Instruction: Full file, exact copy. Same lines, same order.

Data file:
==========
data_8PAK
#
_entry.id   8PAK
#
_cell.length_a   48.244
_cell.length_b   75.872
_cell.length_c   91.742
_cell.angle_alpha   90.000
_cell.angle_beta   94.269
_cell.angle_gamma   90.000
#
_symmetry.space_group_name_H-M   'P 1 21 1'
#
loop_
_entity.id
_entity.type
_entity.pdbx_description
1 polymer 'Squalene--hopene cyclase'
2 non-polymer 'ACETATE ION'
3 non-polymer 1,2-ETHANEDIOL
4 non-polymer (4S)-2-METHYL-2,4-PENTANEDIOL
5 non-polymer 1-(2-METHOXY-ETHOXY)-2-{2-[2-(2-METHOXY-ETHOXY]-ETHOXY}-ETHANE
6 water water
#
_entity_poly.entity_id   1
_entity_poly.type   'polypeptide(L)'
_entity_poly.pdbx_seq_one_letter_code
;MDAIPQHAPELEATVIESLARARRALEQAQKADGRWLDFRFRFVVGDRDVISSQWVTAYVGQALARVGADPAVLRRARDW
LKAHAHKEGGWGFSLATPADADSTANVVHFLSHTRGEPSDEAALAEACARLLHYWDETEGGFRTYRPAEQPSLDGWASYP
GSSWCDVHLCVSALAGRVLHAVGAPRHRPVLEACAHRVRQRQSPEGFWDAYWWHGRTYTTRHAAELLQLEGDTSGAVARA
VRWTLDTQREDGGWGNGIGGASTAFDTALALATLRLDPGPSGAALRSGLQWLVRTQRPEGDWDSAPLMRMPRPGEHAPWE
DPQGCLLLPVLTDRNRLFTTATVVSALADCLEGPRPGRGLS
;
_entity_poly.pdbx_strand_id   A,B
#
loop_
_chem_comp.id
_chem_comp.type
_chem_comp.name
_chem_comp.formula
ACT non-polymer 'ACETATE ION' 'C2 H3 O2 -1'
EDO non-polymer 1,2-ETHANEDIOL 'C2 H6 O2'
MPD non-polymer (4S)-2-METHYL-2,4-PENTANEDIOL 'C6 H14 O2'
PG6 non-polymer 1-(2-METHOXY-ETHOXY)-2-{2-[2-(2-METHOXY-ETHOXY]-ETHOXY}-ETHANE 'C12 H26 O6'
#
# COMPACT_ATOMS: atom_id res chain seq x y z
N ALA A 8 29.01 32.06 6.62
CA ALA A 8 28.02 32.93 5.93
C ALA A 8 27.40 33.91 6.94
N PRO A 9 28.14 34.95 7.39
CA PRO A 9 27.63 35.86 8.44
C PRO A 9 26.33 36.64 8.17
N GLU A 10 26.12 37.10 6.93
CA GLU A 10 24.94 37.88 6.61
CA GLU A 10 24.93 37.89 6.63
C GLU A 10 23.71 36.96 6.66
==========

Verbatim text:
data_8PAK
#
_entry.id   8PAK
#
_cell.length_a   48.244
_cell.length_b   75.872
_cell.length_c   91.742
_cell.angle_alpha   90.000
_cell.angle_beta   94.269
_cell.angle_gamma   90.000
#
_symmetry.space_group_name_H-M   'P 1 21 1'
#
loop_
_entity.id
_entity.type
_entity.pdbx_description
1 polymer 'Squalene--hopene cyclase'
2 non-polymer 'ACETATE ION'
3 non-polymer 1,2-ETHANEDIOL
4 non-polymer (4S)-2-METHYL-2,4-PENTANEDIOL
5 non-polymer 1-(2-METHOXY-ETHOXY)-2-{2-[2-(2-METHOXY-ETHOXY]-ETHOXY}-ETHANE
6 water water
#
_entity_poly.entity_id   1
_entity_poly.type   'polypeptide(L)'
_entity_poly.pdbx_seq_one_letter_code
;MDAIPQHAPELEATVIESLARARRALEQAQKADGRWLDFRFRFVVGDRDVISSQWVTAYVGQALARVGADPAVLRRARDW
LKAHAHKEGGWGFSLATPADADSTANVVHFLSHTRGEPSDEAALAEACARLLHYWDETEGGFRTYRPAEQPSLDGWASYP
GSSWCDVHLCVSALAGRVLHAVGAPRHRPVLEACAHRVRQRQSPEGFWDAYWWHGRTYTTRHAAELLQLEGDTSGAVARA
VRWTLDTQREDGGWGNGIGGASTAFDTALALATLRLDPGPSGAALRSGLQWLVRTQRPEGDWDSAPLMRMPRPGEHAPWE
DPQGCLLLPVLTDRNRLFTTATVVSALADCLEGPRPGRGLS
;
_entity_poly.pdbx_strand_id   A,B
#
loop_
_chem_comp.id
_chem_comp.type
_chem_comp.name
_chem_comp.formula
ACT non-polymer 'ACETATE ION' 'C2 H3 O2 -1'
EDO non-polymer 1,2-ETHANEDIOL 'C2 H6 O2'
MPD non-polymer (4S)-2-METHYL-2,4-PENTANEDIOL 'C6 H14 O2'
PG6 non-polymer 1-(2-METHOXY-ETHOXY)-2-{2-[2-(2-METHOXY-ETHOXY]-ETHOXY}-ETHANE 'C12 H26 O6'
#
# COMPACT_ATOMS: atom_id res chain seq x y z
N ALA A 8 29.01 32.06 6.62
CA ALA A 8 28.02 32.93 5.93
C ALA A 8 27.40 33.91 6.94
N PRO A 9 28.14 34.95 7.39
CA PRO A 9 27.63 35.86 8.44
C PRO A 9 26.33 36.64 8.17
N GLU A 10 26.12 37.10 6.93
CA GLU A 10 24.94 37.88 6.61
CA GLU A 10 24.93 37.89 6.63
C GLU A 10 23.71 36.96 6.66